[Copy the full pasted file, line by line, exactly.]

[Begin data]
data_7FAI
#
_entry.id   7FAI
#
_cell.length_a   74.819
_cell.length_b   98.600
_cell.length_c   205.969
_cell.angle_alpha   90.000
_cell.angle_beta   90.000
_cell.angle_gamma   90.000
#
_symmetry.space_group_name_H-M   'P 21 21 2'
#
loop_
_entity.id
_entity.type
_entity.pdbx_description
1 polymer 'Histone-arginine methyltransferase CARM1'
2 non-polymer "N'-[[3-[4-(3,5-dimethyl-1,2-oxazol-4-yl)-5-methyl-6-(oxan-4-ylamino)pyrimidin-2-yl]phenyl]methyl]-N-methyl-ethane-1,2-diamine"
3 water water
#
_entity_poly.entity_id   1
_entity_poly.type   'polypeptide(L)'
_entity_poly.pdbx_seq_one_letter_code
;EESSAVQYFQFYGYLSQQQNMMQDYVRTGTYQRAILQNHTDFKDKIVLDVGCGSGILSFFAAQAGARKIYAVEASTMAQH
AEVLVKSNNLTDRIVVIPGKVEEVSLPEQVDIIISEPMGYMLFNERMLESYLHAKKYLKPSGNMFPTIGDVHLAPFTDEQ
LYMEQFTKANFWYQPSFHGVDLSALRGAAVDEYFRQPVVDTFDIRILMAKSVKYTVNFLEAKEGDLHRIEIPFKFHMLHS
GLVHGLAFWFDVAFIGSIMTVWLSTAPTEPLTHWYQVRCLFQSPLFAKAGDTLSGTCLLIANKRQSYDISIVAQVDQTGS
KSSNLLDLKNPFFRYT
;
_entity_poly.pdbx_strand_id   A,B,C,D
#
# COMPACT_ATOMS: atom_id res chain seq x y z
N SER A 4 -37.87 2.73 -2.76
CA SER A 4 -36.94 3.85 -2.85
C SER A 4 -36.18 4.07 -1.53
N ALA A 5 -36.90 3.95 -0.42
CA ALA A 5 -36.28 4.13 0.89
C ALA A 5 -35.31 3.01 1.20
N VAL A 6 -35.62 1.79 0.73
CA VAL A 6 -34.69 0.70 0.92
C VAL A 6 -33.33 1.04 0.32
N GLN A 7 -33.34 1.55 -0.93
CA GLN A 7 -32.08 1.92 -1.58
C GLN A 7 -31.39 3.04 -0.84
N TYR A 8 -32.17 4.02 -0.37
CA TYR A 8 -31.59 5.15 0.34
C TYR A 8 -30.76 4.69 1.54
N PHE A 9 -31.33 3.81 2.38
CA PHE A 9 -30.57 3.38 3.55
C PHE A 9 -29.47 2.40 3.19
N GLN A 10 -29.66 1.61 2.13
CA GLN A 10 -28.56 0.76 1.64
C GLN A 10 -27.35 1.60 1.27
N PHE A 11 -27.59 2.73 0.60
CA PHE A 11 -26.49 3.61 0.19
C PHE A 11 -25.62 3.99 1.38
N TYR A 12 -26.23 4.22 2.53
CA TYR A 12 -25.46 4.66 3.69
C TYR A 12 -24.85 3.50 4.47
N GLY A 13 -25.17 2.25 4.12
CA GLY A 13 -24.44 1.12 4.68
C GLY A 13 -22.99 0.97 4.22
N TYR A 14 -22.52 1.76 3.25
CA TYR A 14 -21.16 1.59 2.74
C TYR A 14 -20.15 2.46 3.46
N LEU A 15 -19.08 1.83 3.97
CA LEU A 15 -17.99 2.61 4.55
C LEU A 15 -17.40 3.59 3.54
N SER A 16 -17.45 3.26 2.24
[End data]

data_7FAI
#
_entry.id   7FAI
#
_cell.length_a   74.819
_cell.length_b   98.600
_cell.length_c   205.969
_cell.angle_alpha   90.000
_cell.angle_beta   90.000
_cell.angle_gamma   90.000
#
_symmetry.space_group_name_H-M   'P 21 21 2'
#
loop_
_entity.id
_entity.type
_entity.pdbx_description
1 polymer 'Histone-arginine methyltransferase CARM1'
2 non-polymer "N'-[[3-[4-(3,5-dimethyl-1,2-oxazol-4-yl)-5-methyl-6-(oxan-4-ylamino)pyrimidin-2-yl]phenyl]methyl]-N-methyl-ethane-1,2-diamine"
3 water water
#
_entity_poly.entity_id   1
_entity_poly.type   'polypeptide(L)'
_entity_poly.pdbx_seq_one_letter_code
;EESSAVQYFQFYGYLSQQQNMMQDYVRTGTYQRAILQNHTDFKDKIVLDVGCGSGILSFFAAQAGARKIYAVEASTMAQH
AEVLVKSNNLTDRIVVIPGKVEEVSLPEQVDIIISEPMGYMLFNERMLESYLHAKKYLKPSGNMFPTIGDVHLAPFTDEQ
LYMEQFTKANFWYQPSFHGVDLSALRGAAVDEYFRQPVVDTFDIRILMAKSVKYTVNFLEAKEGDLHRIEIPFKFHMLHS
GLVHGLAFWFDVAFIGSIMTVWLSTAPTEPLTHWYQVRCLFQSPLFAKAGDTLSGTCLLIANKRQSYDISIVAQVDQTGS
KSSNLLDLKNPFFRYT
;
_entity_poly.pdbx_strand_id   A,B,C,D
#
# COMPACT_ATOMS: atom_id res chain seq x y z
N SER A 4 -37.87 2.73 -2.76
CA SER A 4 -36.94 3.85 -2.85
C SER A 4 -36.18 4.07 -1.53
N ALA A 5 -36.90 3.95 -0.42
CA ALA A 5 -36.28 4.13 0.89
C ALA A 5 -35.31 3.01 1.20
N VAL A 6 -35.62 1.79 0.73
CA VAL A 6 -34.69 0.70 0.92
C VAL A 6 -33.33 1.04 0.32
N GLN A 7 -33.34 1.55 -0.93
CA GLN A 7 -32.08 1.92 -1.58
C GLN A 7 -31.39 3.04 -0.84
N TYR A 8 -32.17 4.02 -0.37
CA TYR A 8 -31.59 5.15 0.34
C TYR A 8 -30.76 4.69 1.54
N PHE A 9 -31.33 3.81 2.38
CA PHE A 9 -30.57 3.38 3.55
C PHE A 9 -29.47 2.40 3.19
N GLN A 10 -29.66 1.61 2.13
CA GLN A 10 -28.56 0.76 1.64
C GLN A 10 -27.35 1.60 1.27
N PHE A 11 -27.59 2.73 0.60
CA PHE A 11 -26.49 3.61 0.19
C PHE A 11 -25.62 3.99 1.38
N TYR A 12 -26.23 4.22 2.53
CA TYR A 12 -25.46 4.66 3.69
C TYR A 12 -24.85 3.50 4.47
N GLY A 13 -25.17 2.25 4.12
CA GLY A 13 -24.44 1.12 4.68
C GLY A 13 -22.99 0.97 4.22
N TYR A 14 -22.52 1.76 3.25
CA TYR A 14 -21.16 1.59 2.74
C TYR A 14 -20.15 2.46 3.46
N LEU A 15 -19.08 1.83 3.97
CA LEU A 15 -17.99 2.61 4.55
C LEU A 15 -17.40 3.59 3.54
N SER A 16 -17.45 3.26 2.24